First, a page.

Winterbourne House in the Edgbaston suburb of Birmingham is a gem of a house to visit. This family home was built in the early 20th century for John and Margaret Nettlefold in the Arts and Crafts style, bringing together their forward thinking attitudes with quality. John Nettlefold was a housing-reform pioneer in Birmingham involved in slum clearance and providing decent public housing that combined green spaces and low cost. The magnificent gardens at Winterbourne House were initially designed by Margaret Nettlefold and continue to display colour and interest all year round, with woodland walks, lawns and a walled garden.
The dedication on this memorial bench to Margaret Alice (Peggy) Beale, that sits in the grounds of Winterbourne House, tells us that it was presented by the University House Association. University House at Birmingham University was a hall of residence until the early 2000s and The University House Association was the alumni group set up to maintain contact between former students and staff and University House. University House, on Edgbaston Park Road was opened in 1908, built as a home for female students in the School of Art, School of Cookery, as well as for undergraduates and those training to be teachers and for female staff. As demand for accommodation for women grew, Winterbourne House, left to Birmingham University in 1944, was also used.
Peggy Beale was involved in the University House Association and records show she wrote (along with Isobel Jackson) concerning the plans by Birmingham University to develop University House into the Birmingham Business School. The association argued that the historic importance of the building and grounds should be acknowledged. The redevelopment went ahead.
Margaret Alice Beale was born Margaret Crosskey in 1919 to John Henry Crosskey and Evelyn Margaret Crosskey (born Nettlefold and I wonder if there is a ink with John and Margaret Nettlefold of Winterbourne House). She had three siblings and married Charles Beale, from Edgbaston, Birmingham. They had four children and she died at the age of 87 years.
Peggy Beale’s involvement in The University House Association explains why they donated the bench in her memory in 2009. The newsletter shows Isobel Jackson, the President of The University House Association, with the memorial bench to Peggy Beale in the grounds of Winterbourne House.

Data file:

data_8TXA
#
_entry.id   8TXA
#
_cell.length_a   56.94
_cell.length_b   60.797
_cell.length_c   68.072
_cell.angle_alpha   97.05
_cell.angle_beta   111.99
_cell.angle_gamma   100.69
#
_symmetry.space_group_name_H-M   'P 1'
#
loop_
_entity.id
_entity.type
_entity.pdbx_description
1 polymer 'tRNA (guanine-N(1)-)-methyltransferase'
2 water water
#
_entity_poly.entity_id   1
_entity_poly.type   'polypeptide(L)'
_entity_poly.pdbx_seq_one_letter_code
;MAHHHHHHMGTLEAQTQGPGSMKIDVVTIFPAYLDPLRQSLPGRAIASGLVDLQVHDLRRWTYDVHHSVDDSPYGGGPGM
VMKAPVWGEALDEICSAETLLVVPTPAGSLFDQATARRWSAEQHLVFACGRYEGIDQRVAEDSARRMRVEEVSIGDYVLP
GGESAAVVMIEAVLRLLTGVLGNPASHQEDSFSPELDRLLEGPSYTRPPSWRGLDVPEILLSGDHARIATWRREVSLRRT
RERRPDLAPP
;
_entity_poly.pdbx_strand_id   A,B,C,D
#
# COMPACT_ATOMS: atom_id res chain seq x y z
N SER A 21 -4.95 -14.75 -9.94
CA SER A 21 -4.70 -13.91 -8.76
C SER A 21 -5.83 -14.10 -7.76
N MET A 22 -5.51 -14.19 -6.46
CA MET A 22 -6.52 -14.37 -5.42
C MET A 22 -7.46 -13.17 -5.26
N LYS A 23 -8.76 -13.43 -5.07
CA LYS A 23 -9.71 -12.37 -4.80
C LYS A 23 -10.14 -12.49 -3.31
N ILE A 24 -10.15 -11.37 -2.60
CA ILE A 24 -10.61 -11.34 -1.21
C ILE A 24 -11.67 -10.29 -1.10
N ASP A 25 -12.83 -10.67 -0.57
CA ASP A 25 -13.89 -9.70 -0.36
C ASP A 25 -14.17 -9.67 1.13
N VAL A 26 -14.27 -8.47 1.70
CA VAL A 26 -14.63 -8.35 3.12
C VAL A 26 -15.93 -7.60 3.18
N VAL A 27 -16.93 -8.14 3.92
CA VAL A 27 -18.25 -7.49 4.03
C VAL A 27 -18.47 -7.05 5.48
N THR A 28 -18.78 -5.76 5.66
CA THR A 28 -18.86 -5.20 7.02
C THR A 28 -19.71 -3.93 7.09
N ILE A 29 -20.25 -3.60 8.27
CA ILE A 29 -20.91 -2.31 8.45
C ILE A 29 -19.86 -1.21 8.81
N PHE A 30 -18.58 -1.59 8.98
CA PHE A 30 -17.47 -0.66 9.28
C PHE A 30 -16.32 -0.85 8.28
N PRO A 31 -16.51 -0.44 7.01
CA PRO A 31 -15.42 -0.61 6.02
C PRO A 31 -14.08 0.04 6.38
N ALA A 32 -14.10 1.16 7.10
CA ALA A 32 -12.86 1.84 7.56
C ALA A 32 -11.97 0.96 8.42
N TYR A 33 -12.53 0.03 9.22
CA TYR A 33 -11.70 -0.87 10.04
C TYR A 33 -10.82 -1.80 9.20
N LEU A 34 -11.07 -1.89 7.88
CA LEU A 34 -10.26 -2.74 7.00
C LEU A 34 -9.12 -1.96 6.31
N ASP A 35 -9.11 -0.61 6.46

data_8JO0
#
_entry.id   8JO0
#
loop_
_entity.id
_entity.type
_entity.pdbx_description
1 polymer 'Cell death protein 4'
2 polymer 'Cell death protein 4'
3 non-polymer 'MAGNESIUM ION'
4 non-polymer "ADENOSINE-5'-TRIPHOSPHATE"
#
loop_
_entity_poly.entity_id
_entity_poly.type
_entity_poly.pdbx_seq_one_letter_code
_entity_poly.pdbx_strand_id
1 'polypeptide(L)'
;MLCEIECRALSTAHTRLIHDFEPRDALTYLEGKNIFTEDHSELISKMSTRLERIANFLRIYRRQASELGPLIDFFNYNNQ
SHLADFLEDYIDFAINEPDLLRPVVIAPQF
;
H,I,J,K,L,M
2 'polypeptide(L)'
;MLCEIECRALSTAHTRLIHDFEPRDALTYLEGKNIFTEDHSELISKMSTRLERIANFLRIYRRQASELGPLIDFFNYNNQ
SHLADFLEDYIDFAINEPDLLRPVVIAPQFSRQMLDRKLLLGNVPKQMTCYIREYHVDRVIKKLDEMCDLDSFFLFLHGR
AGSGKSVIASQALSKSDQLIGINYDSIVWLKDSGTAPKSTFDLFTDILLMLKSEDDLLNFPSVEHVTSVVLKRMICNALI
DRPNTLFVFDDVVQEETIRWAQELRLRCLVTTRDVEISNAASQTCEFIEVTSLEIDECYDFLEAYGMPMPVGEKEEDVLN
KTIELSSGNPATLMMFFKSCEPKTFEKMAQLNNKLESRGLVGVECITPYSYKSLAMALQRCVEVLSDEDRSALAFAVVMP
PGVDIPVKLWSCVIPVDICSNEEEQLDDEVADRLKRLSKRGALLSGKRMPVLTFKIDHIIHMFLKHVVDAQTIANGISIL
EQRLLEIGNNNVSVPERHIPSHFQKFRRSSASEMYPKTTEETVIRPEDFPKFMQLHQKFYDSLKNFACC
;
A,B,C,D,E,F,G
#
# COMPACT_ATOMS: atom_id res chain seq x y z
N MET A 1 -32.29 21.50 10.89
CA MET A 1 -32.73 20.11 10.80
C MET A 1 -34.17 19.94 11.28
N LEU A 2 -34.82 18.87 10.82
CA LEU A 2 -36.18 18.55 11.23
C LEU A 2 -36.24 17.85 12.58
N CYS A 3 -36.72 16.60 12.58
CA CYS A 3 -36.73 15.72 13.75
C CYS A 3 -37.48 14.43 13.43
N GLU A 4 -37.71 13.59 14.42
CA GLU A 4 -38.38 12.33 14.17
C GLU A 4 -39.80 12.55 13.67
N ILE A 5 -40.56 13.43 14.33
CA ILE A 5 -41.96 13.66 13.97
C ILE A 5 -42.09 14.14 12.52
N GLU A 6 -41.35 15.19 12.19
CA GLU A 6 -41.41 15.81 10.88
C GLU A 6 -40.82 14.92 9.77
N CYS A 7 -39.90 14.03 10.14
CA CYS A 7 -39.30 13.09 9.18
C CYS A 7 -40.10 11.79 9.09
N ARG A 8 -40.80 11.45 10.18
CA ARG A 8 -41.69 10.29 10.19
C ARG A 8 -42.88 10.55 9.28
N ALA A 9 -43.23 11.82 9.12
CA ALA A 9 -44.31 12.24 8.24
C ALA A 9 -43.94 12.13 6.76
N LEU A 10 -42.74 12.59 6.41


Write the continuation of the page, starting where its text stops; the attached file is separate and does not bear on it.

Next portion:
I didn’t find any clear connection between Peggy Beale and Birmingham University but wonder if this paragraph is a clue, ‘University House, a residence for women students at the University of Birmingham, was founded in 1904. It initially opened as a private house in Hagley Road under the wardenship of Margery Fry [prison reformer] and two other houses were subsequently acquired. However, as demand increased, the Governing Committee decided in 1906 to build a new hall of residence and University House on the University site at Edgbaston opened in 1908. Many leading industrial families and early academics at the University were involved in the establishment of the hall of residence. Mrs Alice Beale, wife of Charles Gabriel Beale, the University’s first Vice-Chancellor, was President and Chairman of the University House Committee from 1904 and she played a major role and is often referred to as “The Mother of the House”.’ Perhaps this is the family that Peggy Beale married into and she followed in the footsteps of ‘The Mother of the House.’
Isobel Jackson died in 2013 and an obituary tells us, ‘Isobel’s principal contribution was made through University House Association. Isobel lived in House during the war years and then joined the Association, of which she was Secretary for many years, becoming President in 1985, a position she held until her death. Isobel was an expert on the history of University House and took meticulous care to ensure that documents relating to the founding of House on Hagley Road in 1904 and the building of the present premises in Edgbaston Park Road in 1908 were carefully preserved and kept in the University archives. Her efforts culminated in the publication of a book covering the entire history of House until its closure as a hall of residence in 2002.’ The work she did to preserve these records ensures that these stories are not forgotten.